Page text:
Sunday, April 18, 2010

BAA 5k

Up and out the door at 4:30 to head down to Boston for the BAA 5k. I have slight feeling of terror when I think about how easy it is becoming to get up at 4:30, carpe diem, eh? I got to the race with time to spare. As I was walking down the fabled finishing stretch on Boylston Street I could see Mike Pieroni waiting for me at the finish. Mike and I chatted for a couple of minutes about my training as we walked across the finish and down to the elite tent. With temps in the high 30s it was a nice surprise to find that the elite tent was heated to approximately seventy degrees. A few minutes later some of the usual cast of BAA all stars showed up and within minutes we were in a good rhythm of busting one and others chops. We were all pretty psyched about the new uniforms that we got hooked up with this week. Apparently we are the first people in the world to get this kit. Pretty sweet if you ask me.

After the usual warm-up, bathroom stop, changing tango I headed over to the line for some striders. It's so strange being in a 5k with five thousand people. The experience of the front runner is so detached and impersonal. As I stood there planning a strategy I was only thinking of two or three people to beat rather than the other four thousand nine hundred and ninety eight. Only a couple of minutes before the start Josh Cox came strolling over to the line. Having recently viewed one of his workouts online I knew that he was fit. I figured there would be a few tactics over the first thousand meters that would lead to a slow start. Following what seemed like an endless barrage of opening ceremonies we were off to the sound of a rather out of place air horn.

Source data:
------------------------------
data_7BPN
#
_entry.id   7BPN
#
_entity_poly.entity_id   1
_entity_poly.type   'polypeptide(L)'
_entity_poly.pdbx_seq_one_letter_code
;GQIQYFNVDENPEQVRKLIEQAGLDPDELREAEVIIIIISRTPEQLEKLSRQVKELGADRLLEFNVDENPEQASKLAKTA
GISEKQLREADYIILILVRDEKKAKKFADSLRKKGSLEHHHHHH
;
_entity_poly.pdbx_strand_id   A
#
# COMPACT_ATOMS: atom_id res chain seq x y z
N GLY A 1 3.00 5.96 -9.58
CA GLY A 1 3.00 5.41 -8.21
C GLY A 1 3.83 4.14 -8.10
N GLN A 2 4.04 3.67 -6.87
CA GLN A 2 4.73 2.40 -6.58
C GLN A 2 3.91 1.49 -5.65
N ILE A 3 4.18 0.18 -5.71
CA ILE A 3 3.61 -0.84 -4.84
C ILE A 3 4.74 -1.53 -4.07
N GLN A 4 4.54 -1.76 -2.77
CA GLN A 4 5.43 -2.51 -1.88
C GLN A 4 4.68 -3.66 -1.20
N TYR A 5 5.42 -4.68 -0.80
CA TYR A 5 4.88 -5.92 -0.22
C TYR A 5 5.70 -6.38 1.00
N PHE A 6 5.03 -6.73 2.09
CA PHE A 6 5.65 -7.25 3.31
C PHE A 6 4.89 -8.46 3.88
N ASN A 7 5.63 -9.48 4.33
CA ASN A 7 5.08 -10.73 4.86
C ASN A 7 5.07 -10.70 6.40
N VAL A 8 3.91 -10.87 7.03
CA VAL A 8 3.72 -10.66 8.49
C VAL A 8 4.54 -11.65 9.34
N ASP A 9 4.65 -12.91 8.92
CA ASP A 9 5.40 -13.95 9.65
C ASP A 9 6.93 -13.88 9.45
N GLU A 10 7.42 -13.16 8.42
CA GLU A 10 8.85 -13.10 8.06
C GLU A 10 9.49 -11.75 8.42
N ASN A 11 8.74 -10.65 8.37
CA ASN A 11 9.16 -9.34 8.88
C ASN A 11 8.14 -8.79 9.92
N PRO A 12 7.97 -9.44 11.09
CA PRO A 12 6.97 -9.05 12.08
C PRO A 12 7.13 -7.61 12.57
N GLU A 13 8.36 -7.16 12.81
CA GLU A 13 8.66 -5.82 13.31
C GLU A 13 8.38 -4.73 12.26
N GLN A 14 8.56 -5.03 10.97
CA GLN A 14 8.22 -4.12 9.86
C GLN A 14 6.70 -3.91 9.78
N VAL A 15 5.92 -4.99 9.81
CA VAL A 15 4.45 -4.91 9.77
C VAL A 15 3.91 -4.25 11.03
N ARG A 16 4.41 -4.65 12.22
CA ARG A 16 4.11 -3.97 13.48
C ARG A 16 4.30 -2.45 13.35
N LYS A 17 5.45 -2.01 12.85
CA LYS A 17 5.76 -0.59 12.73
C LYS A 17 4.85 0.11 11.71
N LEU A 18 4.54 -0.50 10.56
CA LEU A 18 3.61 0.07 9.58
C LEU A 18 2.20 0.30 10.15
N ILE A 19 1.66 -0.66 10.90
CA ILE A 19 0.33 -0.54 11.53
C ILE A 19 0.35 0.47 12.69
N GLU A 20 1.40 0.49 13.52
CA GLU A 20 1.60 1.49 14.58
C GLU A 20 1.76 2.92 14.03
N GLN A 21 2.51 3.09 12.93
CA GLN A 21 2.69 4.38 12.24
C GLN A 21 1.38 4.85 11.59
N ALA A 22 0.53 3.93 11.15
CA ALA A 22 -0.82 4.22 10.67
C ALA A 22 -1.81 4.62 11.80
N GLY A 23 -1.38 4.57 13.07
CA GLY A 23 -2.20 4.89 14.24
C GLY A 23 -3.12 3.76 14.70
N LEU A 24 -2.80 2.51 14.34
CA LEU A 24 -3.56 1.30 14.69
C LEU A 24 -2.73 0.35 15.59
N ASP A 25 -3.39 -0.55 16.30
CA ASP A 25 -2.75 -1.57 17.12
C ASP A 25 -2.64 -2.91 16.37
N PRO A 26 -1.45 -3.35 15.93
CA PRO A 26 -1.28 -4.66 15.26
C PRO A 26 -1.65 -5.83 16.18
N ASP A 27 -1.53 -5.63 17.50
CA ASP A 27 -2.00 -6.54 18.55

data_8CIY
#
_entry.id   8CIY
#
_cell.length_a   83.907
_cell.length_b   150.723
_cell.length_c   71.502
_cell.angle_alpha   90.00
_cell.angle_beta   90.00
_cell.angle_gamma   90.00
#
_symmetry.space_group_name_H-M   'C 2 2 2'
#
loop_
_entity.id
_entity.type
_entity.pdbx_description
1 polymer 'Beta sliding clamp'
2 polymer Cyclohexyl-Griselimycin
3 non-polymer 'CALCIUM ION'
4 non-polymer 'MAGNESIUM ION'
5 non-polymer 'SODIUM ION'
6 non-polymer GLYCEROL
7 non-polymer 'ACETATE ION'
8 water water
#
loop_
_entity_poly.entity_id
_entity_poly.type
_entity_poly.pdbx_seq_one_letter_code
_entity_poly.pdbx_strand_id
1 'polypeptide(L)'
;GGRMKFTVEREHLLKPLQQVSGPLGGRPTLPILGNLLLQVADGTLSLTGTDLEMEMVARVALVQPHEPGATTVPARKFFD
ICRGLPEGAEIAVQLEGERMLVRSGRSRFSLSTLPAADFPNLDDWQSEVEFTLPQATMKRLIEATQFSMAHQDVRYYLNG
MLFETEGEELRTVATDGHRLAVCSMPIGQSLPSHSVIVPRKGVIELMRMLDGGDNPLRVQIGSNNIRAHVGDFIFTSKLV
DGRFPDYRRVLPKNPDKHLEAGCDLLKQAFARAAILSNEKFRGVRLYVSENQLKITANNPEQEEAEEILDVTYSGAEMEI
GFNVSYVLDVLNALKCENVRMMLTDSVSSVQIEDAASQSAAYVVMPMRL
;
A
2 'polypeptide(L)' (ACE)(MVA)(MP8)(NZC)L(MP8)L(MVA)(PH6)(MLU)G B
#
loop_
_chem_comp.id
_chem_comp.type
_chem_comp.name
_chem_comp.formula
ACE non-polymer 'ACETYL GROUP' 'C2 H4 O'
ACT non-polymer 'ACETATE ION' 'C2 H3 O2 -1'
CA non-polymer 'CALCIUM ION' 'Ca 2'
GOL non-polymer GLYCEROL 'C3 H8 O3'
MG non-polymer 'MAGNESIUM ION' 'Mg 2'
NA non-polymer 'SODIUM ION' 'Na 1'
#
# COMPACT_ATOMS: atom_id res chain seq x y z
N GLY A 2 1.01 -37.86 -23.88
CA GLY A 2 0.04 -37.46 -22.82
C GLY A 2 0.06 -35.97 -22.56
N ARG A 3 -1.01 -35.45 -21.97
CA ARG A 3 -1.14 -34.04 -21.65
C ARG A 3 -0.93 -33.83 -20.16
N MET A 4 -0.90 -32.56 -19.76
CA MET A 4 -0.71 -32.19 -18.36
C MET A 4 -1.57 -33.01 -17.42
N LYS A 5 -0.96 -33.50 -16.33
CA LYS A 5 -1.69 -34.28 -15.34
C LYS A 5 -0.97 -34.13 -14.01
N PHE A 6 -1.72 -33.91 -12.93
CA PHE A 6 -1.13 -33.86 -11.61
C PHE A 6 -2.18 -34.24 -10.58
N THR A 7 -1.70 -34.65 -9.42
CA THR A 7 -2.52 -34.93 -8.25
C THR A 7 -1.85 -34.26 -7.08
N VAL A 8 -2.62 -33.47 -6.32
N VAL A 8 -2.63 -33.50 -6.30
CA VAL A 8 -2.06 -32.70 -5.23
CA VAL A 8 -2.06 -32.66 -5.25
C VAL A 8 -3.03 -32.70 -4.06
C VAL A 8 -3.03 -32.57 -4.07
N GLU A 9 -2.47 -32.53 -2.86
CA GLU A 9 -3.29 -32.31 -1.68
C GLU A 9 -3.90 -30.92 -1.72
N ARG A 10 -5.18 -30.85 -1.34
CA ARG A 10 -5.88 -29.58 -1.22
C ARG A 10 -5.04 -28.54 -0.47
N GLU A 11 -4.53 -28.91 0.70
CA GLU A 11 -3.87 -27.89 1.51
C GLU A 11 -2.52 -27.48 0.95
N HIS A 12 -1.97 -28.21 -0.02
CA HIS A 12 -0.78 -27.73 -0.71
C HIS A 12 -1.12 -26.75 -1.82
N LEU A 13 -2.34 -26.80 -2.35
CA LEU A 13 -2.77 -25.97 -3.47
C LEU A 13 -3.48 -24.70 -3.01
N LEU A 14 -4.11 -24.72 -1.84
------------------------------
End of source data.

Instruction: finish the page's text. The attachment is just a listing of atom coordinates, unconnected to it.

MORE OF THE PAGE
Apparently you don't fly three thousand miles cross-country to a race without prize money to sit on a couple of club runners. Cox took it out like a champ. I figured that I would be able to hang so I tucked in tight on his left shoulder. As we passed 800 in around 2:14 alarms were sounding in the control room. Red warning lights were flashing all over the place and I knew that I needed to chill or face some serious lactate. I settled in through the mile (4:46) and had my rhythm re-established by the time I passed the place where everyone knows your name. Unfortunately, Brian Harvey had also gaped me and showed no signs of slowing down. I passed two mile in 9:40 and knew that I needed to stay strong so I did my best to surge. As I turned onto Boylston Street I could sense the chase pack in my presence. As I looked down Boylston I thought of all of my Boston Marathon memories from my lifetime. I always feel so bad for the athletes that get run down on the long lonely corridor of concrete and glass that is Boylston Street. I was able to find a gear that has eluded me through my marathon training thus far. As I passed three miles in 14:30 I was disappointed and driven at the same time. Cox was already finished but I knew that if I could man-up for a little longer that I could at least crack fifteen minutes. Luckily I managed a twenty-eight second final 200 and finished in 14:58. Not exactly what I was looking for but I'll take it. Despite the effort I felt strong over the last 2k and felt as if I had another two miles in the tank at that pace.

The awards were best described as fun. I am assuming that this is the only way that I will ever be standing on the podium on Boylston getting presented with a crystal of some sort by a city offical. Overall the morning was a great experience. The energy in the air was electric, almost on a seemingly cosmic level. Perhaps I will be finishing a longer race on Boylston next April.

1 comment:

  1. Congrats on reaching the podium and hanging tough over the last 2k. That you felt like you had some in the tank at the end is a good sign. Keep up the good work.